The Method Behind the Madness, Part I: Programming at Potomac CrossFit
By: Colin Farrell
“Increased work capacity across broad time and modal domains.” This was, and is, the revolutionary definition of fitness proposed by Coach Greg Glassman over 15 years ago. To put it simply, be able to do more work, and be able to do it quickly. Be able to go long, short, mid-distance, heavy or light, with equal ability; be as proficient at the deadlift as you are at running and climbing ropes.
We achieve this increased capacity by performing “constantly varied, high intensity, functional movements.” We regularly engage in metabolic conditioning (“cardio”), gymnastics and bodyweight movements, in addition to weightlifting and throwing. We mix these as often as we can, in as many variations as we can, and with as many different objects and environments as we can.
The above definitions of fitness and how to achieve greater levels of it are almost universally accepted among CrossFit trainers and coaches. The devil, naturally, is in the details. Do we bias strength (“No one ever said, ‘I wish I wasn’t so strong’”)? Do we bias longer, lighter workouts that keep us moving constantly for 20+ minutes (“The average athlete needs to ‘work’ for more than 18 minutes every time they come in the gym”)? Do we do only strength or only a metcon, or do we do both each day?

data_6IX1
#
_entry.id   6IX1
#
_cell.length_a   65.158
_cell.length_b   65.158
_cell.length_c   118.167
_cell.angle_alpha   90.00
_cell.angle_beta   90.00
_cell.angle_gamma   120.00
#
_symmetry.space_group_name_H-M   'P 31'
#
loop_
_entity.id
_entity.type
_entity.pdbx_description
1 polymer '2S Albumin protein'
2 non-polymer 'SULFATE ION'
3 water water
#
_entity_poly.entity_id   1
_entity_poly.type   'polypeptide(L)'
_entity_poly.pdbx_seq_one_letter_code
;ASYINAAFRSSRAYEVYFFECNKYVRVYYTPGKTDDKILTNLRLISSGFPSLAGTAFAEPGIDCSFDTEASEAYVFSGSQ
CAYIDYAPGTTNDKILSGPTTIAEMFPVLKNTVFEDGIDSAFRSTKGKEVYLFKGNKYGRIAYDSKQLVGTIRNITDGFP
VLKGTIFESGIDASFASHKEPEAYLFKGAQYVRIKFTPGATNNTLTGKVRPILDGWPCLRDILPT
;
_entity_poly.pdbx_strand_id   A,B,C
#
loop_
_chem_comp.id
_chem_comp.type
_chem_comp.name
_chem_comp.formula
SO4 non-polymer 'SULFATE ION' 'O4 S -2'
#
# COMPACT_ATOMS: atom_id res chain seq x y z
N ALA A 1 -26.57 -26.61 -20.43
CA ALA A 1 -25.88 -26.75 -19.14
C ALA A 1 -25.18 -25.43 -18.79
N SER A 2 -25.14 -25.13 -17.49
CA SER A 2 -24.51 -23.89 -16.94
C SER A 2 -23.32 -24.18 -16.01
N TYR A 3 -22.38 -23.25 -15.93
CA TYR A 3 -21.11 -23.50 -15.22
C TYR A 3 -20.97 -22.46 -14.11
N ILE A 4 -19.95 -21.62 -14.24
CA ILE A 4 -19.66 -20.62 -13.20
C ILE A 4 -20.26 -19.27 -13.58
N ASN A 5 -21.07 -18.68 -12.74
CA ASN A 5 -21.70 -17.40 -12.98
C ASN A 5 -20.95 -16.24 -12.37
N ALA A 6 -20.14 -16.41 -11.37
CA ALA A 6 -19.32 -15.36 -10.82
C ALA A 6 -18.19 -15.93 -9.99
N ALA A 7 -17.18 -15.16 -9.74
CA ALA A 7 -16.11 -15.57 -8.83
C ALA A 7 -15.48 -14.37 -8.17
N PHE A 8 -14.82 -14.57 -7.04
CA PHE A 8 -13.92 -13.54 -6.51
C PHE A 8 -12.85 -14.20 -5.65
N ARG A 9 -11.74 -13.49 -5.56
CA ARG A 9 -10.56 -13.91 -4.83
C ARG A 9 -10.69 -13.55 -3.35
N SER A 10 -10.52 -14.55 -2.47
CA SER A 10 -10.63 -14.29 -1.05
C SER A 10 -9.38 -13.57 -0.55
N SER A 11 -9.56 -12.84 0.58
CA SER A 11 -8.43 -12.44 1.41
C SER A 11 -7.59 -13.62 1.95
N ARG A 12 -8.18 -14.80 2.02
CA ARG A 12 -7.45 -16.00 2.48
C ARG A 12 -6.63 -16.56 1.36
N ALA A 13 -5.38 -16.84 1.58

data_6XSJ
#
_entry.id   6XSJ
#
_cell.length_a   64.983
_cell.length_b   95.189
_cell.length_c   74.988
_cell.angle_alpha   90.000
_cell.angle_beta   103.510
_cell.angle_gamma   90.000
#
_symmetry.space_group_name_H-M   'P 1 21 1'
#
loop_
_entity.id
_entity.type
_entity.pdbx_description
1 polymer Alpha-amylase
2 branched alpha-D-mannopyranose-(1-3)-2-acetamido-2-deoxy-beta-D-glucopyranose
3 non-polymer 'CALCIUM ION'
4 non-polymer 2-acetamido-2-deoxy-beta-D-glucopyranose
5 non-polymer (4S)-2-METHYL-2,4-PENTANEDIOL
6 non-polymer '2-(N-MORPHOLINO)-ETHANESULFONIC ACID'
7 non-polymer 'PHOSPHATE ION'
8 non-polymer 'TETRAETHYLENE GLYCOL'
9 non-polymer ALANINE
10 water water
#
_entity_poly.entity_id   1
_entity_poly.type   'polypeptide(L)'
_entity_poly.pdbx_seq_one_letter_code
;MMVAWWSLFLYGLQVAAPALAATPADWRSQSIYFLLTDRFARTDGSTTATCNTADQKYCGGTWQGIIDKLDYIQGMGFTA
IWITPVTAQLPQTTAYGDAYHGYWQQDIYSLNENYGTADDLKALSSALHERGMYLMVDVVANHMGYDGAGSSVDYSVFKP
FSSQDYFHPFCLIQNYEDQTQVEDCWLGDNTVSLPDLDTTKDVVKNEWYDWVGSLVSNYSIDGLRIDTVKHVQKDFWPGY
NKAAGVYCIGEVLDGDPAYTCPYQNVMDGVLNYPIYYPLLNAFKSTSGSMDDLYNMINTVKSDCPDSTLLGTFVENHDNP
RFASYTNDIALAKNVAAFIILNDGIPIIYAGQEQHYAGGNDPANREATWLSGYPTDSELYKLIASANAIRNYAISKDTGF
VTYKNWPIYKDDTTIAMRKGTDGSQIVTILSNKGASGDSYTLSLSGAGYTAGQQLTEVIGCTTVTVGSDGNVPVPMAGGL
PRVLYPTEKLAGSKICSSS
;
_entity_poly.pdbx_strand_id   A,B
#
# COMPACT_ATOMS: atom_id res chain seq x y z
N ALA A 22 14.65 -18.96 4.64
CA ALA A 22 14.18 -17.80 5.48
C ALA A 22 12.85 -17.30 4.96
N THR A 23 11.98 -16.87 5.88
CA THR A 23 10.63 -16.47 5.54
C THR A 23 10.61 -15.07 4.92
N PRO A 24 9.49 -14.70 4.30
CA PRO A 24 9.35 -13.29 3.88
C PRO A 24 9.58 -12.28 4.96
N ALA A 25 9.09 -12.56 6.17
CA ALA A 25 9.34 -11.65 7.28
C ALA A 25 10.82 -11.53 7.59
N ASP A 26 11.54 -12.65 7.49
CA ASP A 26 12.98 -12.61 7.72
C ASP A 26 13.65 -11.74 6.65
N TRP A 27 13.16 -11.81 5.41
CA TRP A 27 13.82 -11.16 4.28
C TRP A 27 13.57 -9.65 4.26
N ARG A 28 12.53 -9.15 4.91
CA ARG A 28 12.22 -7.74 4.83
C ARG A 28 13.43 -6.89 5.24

If you travel much or spend time dropping in at other boxes, you will notice a massive range of answers to these questions, and many more. Many of the answers to these questions end up falling into the “six of one, a half-dozen of the other” category. In the end, if you’re doing some version of CrossFit, you’re going to get fitter.
Our philosophy is rooted in the fact that you, our athletes, deserve to have a great deal of CrossFit built into the one-hour you are able to spend with us each day. You are here to be coached and to learn movements, but we learn best by doing. Coaches can provide better instruction when they are able to see more repetitions so as to provide the most appropriate feedback. With that in mind, each day you attend a CrossFit Class at Potomac CrossFit, you will have 7 to 10 minutes of warming-up, 15 to 25 minutes of strength or skill work, anywhere between 6 and 20 minutes of a dedicated workout, as well as 5 minutes +/- of mobility work. We want to keep you moving as best as we can, ensuring we also provide the best feedback we can as coaches between repetitions, sets, and/or rounds and repetitions.
Before the conclusion of this blog post, let it be clear: we are always seeking to improve. Mike Giardina, a CrossFit Level 1 Seminar “Flower Master” once remarked that if it became scientific fact that shake weights and hoola-hoops brought about long term health and fitness, we would program it. At PCF we are constantly trying to find the program that will bring about a broad and inclusive fitness. This is not to be confused with implementing the latest fad or gimmick. Too many affiliates get sucked into programming for the CrossFit Games (Assault Bikes and Peg Boards, anybody?) or some such other fleeting and ephemeral trend in fitness. Potomac is coming up on its 10th anniversary–rarefied territory in the realm of CrossFit–and we are planning for 20 and 30 more years of providing the best gym experience in Arlington. That can only be achieved by implementing a fitness program that stands the test of time, as our community has, and altering it, adding to it, and building upon it responsibly.